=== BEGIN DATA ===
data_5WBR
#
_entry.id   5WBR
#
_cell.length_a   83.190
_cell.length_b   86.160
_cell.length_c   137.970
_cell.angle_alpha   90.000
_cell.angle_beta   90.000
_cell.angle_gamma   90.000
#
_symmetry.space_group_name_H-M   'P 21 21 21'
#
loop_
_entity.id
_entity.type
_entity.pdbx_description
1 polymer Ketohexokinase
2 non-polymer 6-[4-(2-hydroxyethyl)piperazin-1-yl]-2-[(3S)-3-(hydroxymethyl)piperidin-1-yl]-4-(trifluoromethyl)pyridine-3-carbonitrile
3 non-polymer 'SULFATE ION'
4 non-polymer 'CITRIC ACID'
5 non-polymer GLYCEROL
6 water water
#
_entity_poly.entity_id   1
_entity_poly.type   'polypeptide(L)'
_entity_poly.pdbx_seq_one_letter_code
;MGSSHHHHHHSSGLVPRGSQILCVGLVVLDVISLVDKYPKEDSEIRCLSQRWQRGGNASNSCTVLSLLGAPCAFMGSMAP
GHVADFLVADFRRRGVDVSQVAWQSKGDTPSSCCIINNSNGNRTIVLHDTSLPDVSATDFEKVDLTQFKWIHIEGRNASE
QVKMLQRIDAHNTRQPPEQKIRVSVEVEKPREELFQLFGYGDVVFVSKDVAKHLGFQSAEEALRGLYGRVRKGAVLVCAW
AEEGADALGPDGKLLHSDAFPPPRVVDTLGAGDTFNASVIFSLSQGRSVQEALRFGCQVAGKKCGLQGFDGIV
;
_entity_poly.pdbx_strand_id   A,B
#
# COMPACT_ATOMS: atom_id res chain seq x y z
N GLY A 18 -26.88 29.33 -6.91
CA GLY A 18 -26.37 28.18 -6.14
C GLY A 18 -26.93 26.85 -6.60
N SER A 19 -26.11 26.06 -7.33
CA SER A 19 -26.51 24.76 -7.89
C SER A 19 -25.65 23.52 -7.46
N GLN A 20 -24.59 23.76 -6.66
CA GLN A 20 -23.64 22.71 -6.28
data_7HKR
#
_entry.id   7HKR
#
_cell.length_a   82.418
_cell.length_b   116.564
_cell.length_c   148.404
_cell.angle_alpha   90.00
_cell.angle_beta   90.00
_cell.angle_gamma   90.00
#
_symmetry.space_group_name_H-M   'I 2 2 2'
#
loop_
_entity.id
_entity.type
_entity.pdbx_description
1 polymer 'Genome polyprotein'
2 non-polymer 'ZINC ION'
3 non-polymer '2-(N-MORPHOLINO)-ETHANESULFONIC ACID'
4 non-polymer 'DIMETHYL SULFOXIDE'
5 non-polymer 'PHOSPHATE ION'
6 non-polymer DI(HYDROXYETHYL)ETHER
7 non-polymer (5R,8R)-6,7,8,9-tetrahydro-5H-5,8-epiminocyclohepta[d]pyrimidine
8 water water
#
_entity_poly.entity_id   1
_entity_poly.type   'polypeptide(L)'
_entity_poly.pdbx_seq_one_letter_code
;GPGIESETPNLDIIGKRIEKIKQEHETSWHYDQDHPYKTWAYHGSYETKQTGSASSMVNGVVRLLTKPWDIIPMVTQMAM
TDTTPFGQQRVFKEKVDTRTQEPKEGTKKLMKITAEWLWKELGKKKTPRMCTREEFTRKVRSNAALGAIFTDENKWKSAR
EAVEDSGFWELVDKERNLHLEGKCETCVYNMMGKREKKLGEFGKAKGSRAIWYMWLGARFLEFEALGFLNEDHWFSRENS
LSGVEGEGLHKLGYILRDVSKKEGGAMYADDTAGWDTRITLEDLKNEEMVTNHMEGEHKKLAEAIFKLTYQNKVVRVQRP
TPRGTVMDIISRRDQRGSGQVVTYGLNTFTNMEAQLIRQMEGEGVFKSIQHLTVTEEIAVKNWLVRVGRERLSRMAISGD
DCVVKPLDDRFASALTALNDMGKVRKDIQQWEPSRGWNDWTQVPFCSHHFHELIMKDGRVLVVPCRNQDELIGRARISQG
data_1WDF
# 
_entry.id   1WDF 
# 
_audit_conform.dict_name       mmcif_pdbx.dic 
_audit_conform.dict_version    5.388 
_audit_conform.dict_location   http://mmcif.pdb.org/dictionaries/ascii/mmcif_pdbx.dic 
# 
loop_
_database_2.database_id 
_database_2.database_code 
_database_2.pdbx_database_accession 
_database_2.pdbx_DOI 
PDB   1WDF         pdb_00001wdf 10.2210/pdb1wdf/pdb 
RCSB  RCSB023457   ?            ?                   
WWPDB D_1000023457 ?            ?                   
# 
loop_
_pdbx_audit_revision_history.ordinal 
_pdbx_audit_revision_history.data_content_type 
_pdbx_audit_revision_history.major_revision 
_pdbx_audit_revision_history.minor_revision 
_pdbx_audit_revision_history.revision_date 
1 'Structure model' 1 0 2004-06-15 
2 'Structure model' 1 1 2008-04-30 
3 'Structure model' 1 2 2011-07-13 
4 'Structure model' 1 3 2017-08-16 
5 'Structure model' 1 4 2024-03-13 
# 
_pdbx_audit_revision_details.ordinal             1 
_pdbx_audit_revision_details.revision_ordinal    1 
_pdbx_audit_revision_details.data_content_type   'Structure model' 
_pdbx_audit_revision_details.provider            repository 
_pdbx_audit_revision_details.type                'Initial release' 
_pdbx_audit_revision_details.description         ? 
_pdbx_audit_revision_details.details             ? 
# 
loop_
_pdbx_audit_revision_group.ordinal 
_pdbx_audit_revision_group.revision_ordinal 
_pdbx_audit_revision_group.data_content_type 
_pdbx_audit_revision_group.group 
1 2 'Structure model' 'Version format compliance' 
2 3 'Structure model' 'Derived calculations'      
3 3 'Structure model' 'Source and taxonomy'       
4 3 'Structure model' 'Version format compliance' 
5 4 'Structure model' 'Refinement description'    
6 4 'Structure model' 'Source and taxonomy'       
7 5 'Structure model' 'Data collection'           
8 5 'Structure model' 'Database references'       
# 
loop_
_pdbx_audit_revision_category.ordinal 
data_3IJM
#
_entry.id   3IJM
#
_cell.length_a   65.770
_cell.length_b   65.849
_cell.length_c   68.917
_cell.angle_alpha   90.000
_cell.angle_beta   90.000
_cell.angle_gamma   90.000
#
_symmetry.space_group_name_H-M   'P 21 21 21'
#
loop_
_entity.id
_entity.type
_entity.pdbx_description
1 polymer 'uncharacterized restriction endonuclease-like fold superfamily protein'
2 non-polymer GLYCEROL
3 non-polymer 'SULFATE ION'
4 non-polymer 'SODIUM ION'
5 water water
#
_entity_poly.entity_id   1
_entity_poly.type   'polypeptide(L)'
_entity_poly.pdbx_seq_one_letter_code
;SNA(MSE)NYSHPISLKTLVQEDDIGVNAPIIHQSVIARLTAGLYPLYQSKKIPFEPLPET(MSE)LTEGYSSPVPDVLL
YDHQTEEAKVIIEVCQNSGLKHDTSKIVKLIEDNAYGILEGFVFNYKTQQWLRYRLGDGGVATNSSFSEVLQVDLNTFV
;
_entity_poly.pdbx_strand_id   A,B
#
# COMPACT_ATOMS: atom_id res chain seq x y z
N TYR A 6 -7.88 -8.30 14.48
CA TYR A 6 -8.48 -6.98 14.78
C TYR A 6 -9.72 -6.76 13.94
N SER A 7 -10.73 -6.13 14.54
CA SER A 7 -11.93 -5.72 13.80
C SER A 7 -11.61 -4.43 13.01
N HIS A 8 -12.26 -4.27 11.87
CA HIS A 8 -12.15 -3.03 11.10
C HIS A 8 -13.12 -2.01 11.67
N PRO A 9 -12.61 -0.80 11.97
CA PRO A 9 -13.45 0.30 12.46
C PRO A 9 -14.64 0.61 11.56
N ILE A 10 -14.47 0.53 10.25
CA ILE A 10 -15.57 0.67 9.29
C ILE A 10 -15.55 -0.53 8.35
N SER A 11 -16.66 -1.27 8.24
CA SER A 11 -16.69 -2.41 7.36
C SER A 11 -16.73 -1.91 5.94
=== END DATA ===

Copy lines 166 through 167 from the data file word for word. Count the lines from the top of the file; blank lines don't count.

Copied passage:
C TYR A 6 -9.72 -6.76 13.94
N SER A 7 -10.73 -6.13 14.54